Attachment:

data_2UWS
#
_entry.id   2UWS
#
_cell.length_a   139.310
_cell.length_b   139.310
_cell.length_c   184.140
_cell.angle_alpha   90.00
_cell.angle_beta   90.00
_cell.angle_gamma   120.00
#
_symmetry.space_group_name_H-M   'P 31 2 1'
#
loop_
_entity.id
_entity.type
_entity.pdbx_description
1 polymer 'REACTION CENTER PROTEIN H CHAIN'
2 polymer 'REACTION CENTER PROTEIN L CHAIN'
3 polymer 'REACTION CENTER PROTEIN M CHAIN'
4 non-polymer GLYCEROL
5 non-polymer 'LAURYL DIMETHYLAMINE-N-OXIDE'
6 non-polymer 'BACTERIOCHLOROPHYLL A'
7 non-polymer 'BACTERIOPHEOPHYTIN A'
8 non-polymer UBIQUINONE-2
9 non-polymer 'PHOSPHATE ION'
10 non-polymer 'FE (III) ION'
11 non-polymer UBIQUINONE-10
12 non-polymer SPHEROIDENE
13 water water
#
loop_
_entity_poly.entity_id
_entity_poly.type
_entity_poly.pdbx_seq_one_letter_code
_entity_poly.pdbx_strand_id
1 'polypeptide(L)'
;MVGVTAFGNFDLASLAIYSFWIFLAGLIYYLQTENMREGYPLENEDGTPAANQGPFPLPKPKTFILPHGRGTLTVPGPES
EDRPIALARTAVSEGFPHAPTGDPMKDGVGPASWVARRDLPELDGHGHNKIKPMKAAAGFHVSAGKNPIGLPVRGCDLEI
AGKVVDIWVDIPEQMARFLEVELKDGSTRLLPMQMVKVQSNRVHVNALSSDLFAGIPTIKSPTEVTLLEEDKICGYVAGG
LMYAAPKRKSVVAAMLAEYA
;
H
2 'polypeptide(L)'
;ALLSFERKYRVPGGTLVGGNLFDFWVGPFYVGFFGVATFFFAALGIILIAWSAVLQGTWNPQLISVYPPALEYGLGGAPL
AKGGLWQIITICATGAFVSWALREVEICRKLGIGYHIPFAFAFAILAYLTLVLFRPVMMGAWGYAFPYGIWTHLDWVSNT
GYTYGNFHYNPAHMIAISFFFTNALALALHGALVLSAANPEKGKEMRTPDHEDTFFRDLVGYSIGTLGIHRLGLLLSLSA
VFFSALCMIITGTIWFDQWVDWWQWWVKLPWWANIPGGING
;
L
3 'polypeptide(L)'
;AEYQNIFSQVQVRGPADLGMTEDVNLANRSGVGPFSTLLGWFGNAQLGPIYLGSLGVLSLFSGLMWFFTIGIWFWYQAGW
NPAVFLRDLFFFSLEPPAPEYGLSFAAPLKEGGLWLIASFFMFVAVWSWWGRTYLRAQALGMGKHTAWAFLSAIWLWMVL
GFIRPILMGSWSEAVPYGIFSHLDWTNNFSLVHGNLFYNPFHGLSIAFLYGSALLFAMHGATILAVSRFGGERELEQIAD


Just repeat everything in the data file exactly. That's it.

data_2UWS
#
_entry.id   2UWS
#
_cell.length_a   139.310
_cell.length_b   139.310
_cell.length_c   184.140
_cell.angle_alpha   90.00
_cell.angle_beta   90.00
_cell.angle_gamma   120.00
#
_symmetry.space_group_name_H-M   'P 31 2 1'
#
loop_
_entity.id
_entity.type
_entity.pdbx_description
1 polymer 'REACTION CENTER PROTEIN H CHAIN'
2 polymer 'REACTION CENTER PROTEIN L CHAIN'
3 polymer 'REACTION CENTER PROTEIN M CHAIN'
4 non-polymer GLYCEROL
5 non-polymer 'LAURYL DIMETHYLAMINE-N-OXIDE'
6 non-polymer 'BACTERIOCHLOROPHYLL A'
7 non-polymer 'BACTERIOPHEOPHYTIN A'
8 non-polymer UBIQUINONE-2
9 non-polymer 'PHOSPHATE ION'
10 non-polymer 'FE (III) ION'
11 non-polymer UBIQUINONE-10
12 non-polymer SPHEROIDENE
13 water water
#
loop_
_entity_poly.entity_id
_entity_poly.type
_entity_poly.pdbx_seq_one_letter_code
_entity_poly.pdbx_strand_id
1 'polypeptide(L)'
;MVGVTAFGNFDLASLAIYSFWIFLAGLIYYLQTENMREGYPLENEDGTPAANQGPFPLPKPKTFILPHGRGTLTVPGPES
EDRPIALARTAVSEGFPHAPTGDPMKDGVGPASWVARRDLPELDGHGHNKIKPMKAAAGFHVSAGKNPIGLPVRGCDLEI
AGKVVDIWVDIPEQMARFLEVELKDGSTRLLPMQMVKVQSNRVHVNALSSDLFAGIPTIKSPTEVTLLEEDKICGYVAGG
LMYAAPKRKSVVAAMLAEYA
;
H
2 'polypeptide(L)'
;ALLSFERKYRVPGGTLVGGNLFDFWVGPFYVGFFGVATFFFAALGIILIAWSAVLQGTWNPQLISVYPPALEYGLGGAPL
AKGGLWQIITICATGAFVSWALREVEICRKLGIGYHIPFAFAFAILAYLTLVLFRPVMMGAWGYAFPYGIWTHLDWVSNT
GYTYGNFHYNPAHMIAISFFFTNALALALHGALVLSAANPEKGKEMRTPDHEDTFFRDLVGYSIGTLGIHRLGLLLSLSA
VFFSALCMIITGTIWFDQWVDWWQWWVKLPWWANIPGGING
;
L
3 'polypeptide(L)'
;AEYQNIFSQVQVRGPADLGMTEDVNLANRSGVGPFSTLLGWFGNAQLGPIYLGSLGVLSLFSGLMWFFTIGIWFWYQAGW
NPAVFLRDLFFFSLEPPAPEYGLSFAAPLKEGGLWLIASFFMFVAVWSWWGRTYLRAQALGMGKHTAWAFLSAIWLWMVL
GFIRPILMGSWSEAVPYGIFSHLDWTNNFSLVHGNLFYNPFHGLSIAFLYGSALLFAMHGATILAVSRFGGERELEQIAD